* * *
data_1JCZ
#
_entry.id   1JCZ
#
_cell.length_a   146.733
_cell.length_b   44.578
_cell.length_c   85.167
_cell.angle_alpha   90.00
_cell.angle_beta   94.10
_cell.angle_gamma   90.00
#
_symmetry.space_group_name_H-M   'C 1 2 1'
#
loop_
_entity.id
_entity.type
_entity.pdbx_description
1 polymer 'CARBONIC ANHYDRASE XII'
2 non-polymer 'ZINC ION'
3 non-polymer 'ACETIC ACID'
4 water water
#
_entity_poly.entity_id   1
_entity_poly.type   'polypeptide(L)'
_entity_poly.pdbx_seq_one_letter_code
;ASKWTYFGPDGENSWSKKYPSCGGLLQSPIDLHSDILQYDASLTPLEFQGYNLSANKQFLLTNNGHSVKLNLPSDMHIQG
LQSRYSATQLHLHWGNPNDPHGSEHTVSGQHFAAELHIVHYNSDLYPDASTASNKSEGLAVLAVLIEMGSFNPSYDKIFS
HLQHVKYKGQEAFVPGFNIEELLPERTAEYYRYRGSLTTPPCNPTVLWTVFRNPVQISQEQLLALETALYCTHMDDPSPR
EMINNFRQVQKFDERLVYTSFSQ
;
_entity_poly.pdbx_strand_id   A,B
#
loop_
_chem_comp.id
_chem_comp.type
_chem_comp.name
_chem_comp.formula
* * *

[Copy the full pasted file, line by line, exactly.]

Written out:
data_1JCZ
#
_entry.id   1JCZ
#
_cell.length_a   146.733
_cell.length_b   44.578
_cell.length_c   85.167
_cell.angle_alpha   90.00
_cell.angle_beta   94.10
_cell.angle_gamma   90.00
#
_symmetry.space_group_name_H-M   'C 1 2 1'
#
loop_
_entity.id
_entity.type
_entity.pdbx_description
1 polymer 'CARBONIC ANHYDRASE XII'
2 non-polymer 'ZINC ION'
3 non-polymer 'ACETIC ACID'
4 water water
#
_entity_poly.entity_id   1
_entity_poly.type   'polypeptide(L)'
_entity_poly.pdbx_seq_one_letter_code
;ASKWTYFGPDGENSWSKKYPSCGGLLQSPIDLHSDILQYDASLTPLEFQGYNLSANKQFLLTNNGHSVKLNLPSDMHIQG
LQSRYSATQLHLHWGNPNDPHGSEHTVSGQHFAAELHIVHYNSDLYPDASTASNKSEGLAVLAVLIEMGSFNPSYDKIFS
HLQHVKYKGQEAFVPGFNIEELLPERTAEYYRYRGSLTTPPCNPTVLWTVFRNPVQISQEQLLALETALYCTHMDDPSPR
EMINNFRQVQKFDERLVYTSFSQ
;
_entity_poly.pdbx_strand_id   A,B
#
loop_
_chem_comp.id
_chem_comp.type
_chem_comp.name
_chem_comp.formula